Naturally Occurring Radiation Sources:
The Activity of Granite


Radioactive sources are typically classified into two categories: artificial or man-made sources, and natural sources. Exposure from man-made sources results primarily from the use of radioactive isotopes and X-radiation in medicine and dentistry. Nuclear fallout from atomic bomb testing in the 1950's and 1960's also contributes to radiation in this category. Some other man-made sources include such miscellaneous items as televisions, glow-in-the-dark watches, and smoke detectors. Finally, nuclear power production also contributes very slightly to the artificial radiation we receive.

Natural sources of radiation can be found in the rocks in the earth's crust. Some of these rocks, such as granite, are commonly used in building materials and so it is not uncommon for cities with many large buildings to have high levels of background radiation. Other natural sources occur in many of the foods we eat. Bananas and certain salt-substitutes contain high levels of potassium, which has a radioactive isotope. Finally, cosmic rays are another source of natural radiation. They consist of high-speed charged particles that constantly bombard the earth. These particles interact with the upper atmosphere and shower the earth with radiation. Most of this radiation decays before reaching the ground, and so it poses a very minimal threat to us. In today's experiment, we will measure the activity of samples of granite.


  1. Radioactivity measuring devices
  2. Stopwatches
  3. Triple-beam balances
  4. Granite samples
  5. Metric rulers or vernier calipers

Granite is a type of rock that is common in the earth's crust and it often contains large amounts of potassium. Approximately 93 percent of naturally occurring potassium is a non-radioactive isotope, potassium-39 (K-39). The remainder of a potassium sample is radioactive potassium-40 (K-40). This isotope has a half-life of 1.28 billion years, and so it can be used to determine the age of very old rock samples. One of the ways in which K-40 decays is through the process of beta-plus decay, also known as positron emission. In this process, one proton in the nucleus of the potassium atom is converted into a neutron, a positron (b+), and a massless particle called a neutrino (n ). The particle that results from this decay is a stable argon-40 nucleus:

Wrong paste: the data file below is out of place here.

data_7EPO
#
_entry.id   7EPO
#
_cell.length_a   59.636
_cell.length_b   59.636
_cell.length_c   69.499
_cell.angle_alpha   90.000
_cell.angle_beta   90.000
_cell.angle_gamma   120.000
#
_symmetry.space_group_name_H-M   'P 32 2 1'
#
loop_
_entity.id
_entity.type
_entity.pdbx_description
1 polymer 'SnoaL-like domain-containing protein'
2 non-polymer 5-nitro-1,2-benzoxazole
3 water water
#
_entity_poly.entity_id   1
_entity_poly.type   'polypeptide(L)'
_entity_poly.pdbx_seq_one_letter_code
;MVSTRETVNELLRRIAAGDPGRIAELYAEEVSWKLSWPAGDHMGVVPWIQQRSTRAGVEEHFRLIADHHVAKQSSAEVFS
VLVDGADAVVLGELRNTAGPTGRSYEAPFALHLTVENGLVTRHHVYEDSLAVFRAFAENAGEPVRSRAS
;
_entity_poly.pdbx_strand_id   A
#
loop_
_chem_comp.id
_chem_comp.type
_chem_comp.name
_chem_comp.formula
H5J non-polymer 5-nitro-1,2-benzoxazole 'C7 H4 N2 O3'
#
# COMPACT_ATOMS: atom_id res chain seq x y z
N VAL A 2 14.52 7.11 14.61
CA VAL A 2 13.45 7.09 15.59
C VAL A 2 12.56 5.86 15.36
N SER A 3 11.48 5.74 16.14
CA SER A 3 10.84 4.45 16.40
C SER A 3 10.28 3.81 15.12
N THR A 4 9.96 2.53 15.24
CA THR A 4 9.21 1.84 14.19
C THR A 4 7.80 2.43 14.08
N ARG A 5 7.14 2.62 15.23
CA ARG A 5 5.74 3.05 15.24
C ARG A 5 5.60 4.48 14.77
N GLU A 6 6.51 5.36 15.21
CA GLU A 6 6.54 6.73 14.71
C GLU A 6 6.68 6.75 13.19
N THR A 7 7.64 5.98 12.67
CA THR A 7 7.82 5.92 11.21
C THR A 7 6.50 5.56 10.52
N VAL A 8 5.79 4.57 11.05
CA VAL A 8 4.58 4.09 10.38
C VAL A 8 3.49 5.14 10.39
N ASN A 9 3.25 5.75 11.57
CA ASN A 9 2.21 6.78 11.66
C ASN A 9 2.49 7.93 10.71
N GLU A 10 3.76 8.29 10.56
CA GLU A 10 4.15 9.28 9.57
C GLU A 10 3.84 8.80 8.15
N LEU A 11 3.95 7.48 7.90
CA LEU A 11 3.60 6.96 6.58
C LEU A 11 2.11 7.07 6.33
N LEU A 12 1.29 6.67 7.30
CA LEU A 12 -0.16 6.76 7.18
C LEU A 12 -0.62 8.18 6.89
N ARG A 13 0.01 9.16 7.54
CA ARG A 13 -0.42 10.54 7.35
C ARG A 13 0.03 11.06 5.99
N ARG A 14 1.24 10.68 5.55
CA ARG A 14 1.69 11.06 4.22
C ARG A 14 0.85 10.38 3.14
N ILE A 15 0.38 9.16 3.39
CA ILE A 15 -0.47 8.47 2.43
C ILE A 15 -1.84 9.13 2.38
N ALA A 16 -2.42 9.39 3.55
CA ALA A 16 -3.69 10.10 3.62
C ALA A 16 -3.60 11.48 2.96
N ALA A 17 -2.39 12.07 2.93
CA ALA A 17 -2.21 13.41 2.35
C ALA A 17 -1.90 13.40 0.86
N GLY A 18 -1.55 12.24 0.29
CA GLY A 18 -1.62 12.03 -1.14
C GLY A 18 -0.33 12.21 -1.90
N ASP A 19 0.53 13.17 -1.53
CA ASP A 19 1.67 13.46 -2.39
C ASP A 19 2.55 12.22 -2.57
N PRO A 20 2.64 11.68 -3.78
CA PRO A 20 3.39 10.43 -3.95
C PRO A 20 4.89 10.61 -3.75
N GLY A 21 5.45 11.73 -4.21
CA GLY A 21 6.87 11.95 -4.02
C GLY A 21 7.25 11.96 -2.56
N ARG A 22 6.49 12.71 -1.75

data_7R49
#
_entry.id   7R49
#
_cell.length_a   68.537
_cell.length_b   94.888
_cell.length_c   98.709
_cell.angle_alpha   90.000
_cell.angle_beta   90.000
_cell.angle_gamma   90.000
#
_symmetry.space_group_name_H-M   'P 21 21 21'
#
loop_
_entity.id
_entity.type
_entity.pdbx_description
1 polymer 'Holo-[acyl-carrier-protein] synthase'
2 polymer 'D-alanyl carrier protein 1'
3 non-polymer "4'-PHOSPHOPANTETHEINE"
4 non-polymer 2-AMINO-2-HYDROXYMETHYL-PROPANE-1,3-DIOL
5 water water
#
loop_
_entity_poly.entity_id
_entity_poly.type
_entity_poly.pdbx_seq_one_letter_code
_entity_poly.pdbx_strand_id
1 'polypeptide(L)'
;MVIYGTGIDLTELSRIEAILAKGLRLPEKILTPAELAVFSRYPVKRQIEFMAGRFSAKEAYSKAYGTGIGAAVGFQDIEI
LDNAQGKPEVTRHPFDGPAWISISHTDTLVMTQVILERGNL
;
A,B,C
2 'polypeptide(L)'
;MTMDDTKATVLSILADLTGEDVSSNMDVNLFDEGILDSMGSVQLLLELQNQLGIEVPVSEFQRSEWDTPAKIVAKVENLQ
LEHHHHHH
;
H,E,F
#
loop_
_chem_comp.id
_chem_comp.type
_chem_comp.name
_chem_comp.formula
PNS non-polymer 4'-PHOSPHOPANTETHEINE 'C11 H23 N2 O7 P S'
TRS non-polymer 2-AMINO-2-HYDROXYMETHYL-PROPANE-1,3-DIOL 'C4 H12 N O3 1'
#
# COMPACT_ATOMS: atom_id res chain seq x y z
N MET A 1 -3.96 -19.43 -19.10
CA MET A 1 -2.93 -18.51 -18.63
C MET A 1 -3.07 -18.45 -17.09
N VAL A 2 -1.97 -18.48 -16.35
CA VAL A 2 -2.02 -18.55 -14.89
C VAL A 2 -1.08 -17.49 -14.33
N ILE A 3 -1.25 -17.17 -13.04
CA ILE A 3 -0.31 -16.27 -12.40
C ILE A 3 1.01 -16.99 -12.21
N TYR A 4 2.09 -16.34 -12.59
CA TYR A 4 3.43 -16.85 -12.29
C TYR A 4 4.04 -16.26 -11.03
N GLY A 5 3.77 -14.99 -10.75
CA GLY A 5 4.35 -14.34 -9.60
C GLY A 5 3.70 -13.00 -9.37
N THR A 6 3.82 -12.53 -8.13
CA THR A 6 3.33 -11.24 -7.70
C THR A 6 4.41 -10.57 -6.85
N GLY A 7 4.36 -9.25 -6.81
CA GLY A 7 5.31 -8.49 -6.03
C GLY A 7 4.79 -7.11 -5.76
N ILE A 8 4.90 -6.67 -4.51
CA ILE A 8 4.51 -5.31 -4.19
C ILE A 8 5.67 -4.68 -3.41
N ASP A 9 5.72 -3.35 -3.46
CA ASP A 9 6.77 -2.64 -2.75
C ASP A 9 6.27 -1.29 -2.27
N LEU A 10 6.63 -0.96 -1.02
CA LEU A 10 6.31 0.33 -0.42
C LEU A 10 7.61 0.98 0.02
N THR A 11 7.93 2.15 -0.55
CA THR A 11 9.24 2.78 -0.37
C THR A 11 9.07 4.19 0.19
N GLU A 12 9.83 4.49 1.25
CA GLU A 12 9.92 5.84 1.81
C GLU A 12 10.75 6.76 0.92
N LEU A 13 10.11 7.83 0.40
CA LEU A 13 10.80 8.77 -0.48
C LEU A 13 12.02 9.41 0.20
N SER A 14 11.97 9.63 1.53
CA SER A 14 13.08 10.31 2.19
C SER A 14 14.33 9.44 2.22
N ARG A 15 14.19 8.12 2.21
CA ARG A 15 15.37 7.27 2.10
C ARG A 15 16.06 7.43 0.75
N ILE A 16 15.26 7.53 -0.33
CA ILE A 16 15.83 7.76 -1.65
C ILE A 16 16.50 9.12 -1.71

Here, the positron and the neutrino are emitted from the nucleus. The positron undergoes a further process called electron-positron annihilation, where it violently collides with an electron and both particles are destroyed with a release of energy.

The activity of a sample of potassium-containing rock (like granite) can be determined by counting the number of decays that occur in a given amount of time.



  2. This measurement must be made with the source several meters from the Geiger counter. Do not obtain your source until this measurement has been made. Record the number of background counts on your data sheet for a time of at least 10 minutes. Calculate and record the background rate in counts per minute on the data sheet.
    1. Obtain a granite sample and measure its mass. Record this reading on your data sheet.
    2. Place your sample on the stage to be placed under the counter.
    3. Slide the stage into the counter so that the granite is directly under the detector. Select the level that allows the granite to be closest to, but not touching the detector. Measure the distance between the granite and the detector and record this reading on your data sheet.
    4. Take a reading for at least 20 minutes, but for no longer than 30 minutes.
    5. Record the total number of counts and the duration of the measurement on your data sheet.
    6. Return the granite to your lab instructor.
  1. Would you expect background radiation levels to be higher in Latrobe, PA or in Denver, CO? Explain. (Give at least 2 reasons for your answer.)
  2. Why is it safe to live in a building made of granite if granite is a source of radiation?
  3. Calculate the activity of your granite piece. (Use the activity of the known source at a given distance (from last lab) in a ratio.)
  4. Compare your results with others in the class. Give several reasons for any differences in your calculated activities.

Naturally Occurring Radiation Sources:
The Activity of Granite Data Sheet

Total Counts
Duration (s)


Mass (kg)
Distance (m)
Total Counts
Net Counts
Duration (s)



Source of known activity: Ao = 9.76 x 10-7 Ci
Distance (m)
Duration (s)
Net Counts


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Copyright 1999, Thomas McNulty
Last updated 9 August 1999